High volume surgeons perform procedures frequently, allowing them to perfect their approach and give patients the best care possible. The more procedures your specialist has performed, the more refined their technique and the more skilled they are at detecting small abnormalities. While researching their volume, it’s also important to check and see what their success and complication rates are, as well as research what previous patients have to say.
You will also want to research whether or not they have experience with special or high-risk cases. This will ensure they are equipped to handle your needs and any potential complications that may arise.
3. Check The Surgeon’s Credentials
Not all surgeons are created equally. Make sure you’re working with a surgeon that has a good track record of high-quality education, residency and fellowship training, and that they are working with an esteemed hospital. Additionally, if your prospective surgeon routinely receives new and continuing education on the latest techniques and approaches to their chosen specialty, they tend to have higher success rates. It’s important to find a surgeon who is always learning, and even teaching the latest techniques.
4. Research The Surgeon’s Affiliations
Make sure you are doing your due diligence by researching the facility a surgeon works with as well. Dr. Vigdorchik is affiliated with Hospital for Special Surgery, the best hospital in the country for orthopaedic surgery, an esteemed hospital known for giving their patients the best care through quality surgeons and the latest technology. Surgeon websites often mention their certifications and affiliations, which can be confusing to patients. The most important affiliation to consider is the American Board of Orthopaedic Surgeons.
5. Does the Surgeon Conduct Research in Their Specialty?
Research is key to ensuring that the surgeon is keeping up-to-date with information within their specialty. It is also an indicator that they are constantly furthering their education and that they are striving to help patients get better outcomes. Medical breakthroughs are accomplished with cutting-edge medical research, with researchers constantly searching for ways to advance their technique and medicine as a whole.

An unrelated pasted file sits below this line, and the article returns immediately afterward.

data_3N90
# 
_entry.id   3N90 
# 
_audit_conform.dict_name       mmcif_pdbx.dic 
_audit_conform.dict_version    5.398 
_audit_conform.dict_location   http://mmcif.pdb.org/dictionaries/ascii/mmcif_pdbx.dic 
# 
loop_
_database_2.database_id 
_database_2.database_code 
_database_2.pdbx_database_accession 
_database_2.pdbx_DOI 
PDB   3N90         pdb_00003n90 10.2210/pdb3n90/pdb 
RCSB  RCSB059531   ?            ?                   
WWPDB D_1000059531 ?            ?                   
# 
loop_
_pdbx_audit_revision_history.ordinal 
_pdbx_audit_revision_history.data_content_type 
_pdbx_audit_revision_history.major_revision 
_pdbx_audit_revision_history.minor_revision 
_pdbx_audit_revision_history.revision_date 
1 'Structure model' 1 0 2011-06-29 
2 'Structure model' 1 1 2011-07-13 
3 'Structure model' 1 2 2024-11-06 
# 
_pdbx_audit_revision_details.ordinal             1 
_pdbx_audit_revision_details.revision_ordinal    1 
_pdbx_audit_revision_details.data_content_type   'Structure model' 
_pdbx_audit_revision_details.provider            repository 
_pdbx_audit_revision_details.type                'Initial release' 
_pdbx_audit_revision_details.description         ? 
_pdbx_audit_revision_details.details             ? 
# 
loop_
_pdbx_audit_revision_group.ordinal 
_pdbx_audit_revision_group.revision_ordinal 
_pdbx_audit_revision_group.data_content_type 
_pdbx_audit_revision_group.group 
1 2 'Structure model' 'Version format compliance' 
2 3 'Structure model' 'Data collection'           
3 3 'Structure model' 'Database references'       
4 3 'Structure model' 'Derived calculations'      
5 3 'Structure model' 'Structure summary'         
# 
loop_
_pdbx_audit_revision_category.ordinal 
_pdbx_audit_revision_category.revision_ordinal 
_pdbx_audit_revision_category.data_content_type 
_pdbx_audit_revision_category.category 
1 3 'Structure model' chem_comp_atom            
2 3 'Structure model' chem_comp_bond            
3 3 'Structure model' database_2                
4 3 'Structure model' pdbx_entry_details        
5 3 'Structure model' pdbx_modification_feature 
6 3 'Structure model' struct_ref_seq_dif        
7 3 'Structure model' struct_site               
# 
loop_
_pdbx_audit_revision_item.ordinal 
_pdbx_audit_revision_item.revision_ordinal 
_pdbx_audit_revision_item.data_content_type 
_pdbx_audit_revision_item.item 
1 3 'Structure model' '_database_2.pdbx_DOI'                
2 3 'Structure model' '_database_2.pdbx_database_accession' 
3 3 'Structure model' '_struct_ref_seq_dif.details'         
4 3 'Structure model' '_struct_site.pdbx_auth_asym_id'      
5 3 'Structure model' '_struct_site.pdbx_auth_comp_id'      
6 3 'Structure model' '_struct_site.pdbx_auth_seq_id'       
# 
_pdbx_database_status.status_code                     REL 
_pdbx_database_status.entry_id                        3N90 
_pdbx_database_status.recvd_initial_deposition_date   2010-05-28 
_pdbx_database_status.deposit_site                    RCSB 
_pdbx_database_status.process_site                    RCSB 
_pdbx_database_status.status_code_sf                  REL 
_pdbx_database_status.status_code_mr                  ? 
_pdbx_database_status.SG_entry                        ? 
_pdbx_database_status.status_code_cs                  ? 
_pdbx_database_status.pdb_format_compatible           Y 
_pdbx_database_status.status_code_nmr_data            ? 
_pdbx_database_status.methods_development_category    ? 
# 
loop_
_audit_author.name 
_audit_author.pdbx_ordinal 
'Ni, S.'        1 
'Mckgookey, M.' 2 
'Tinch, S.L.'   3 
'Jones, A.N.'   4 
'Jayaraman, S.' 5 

Dr. Vigdorchik is one of the few national experts who specializes in all types of hip surgery, from same-day discharge to hip replacement to hip preservation. He performs research on how to improve customized hip replacement, robotic assistive techniques, and instruction for prospective residents and students on the proper techniques for hip surgery.
6. How Does the Surgeon Support Their Patients Post-Op?
Do they have a good system to offer their patients follow up care, good instructions for recovery, and post-op physical therapy? These are important options to consider. You’ll also want to research their surgical history to see if they have a track record of successful procedures or if they have dissatisfied patients.
Dr. Vigdorchik offers blogs to his patients, with information such as how to reduce hip pain while running and how to prevent injuries for hip replacement patients during winter. These posts are designed to be another aspect of extended patient care and education to help them learn about their condition, recovery, and the prevention of new injuries. Additionally, Dr. Vigdorchik is well known for the time he spends with his patients. This is an important aspect of your care plan, and it’s the best time for you to communicate any new or developing issues or concerns.
The Difference with Dr. Vigdorchik
Dr. Vigdorchik prioritizes his patients in order to help them understand their treatment plan. The goal is to help them understand exactly what their condition will mean for them, whether or not surgery is necessary, and how their quality of life may be improved if surgery is required.
1.One of the Few Surgeons Specialized in all Hip and Knee Surgeries
Something that sets Dr. Vigdorchik apart is his approach and ability to perform all different types of hip surgery. These include generalized hip surgery, hip diseases, hip preservation surgery, and hip revision. He also performs procedures in other to prevent or manage arthritis during, before, and after hip replacement surgery. This provides his patients with the best treatment options for their condition and lifestyle.
2. Dr. Vigdorchik Uses Robot-Assisted Technology
Traditional hip and knee replacement procedures have been around since the 1960s. The technology involved in them in this time has not deviated much. Robot-assisted technology allows surgeons to provide lasting hip and knee replacements with lower complication rates. This procedure involves the evaluation of the patient with a 3D model of their anatomy. The surgery is then executed using a robotic arm, designed to guide the surgeon. Dr. Vigdorchik is in control of the surgery at all times, with this device only guiding the procedure. This allows for a higher success rate overall.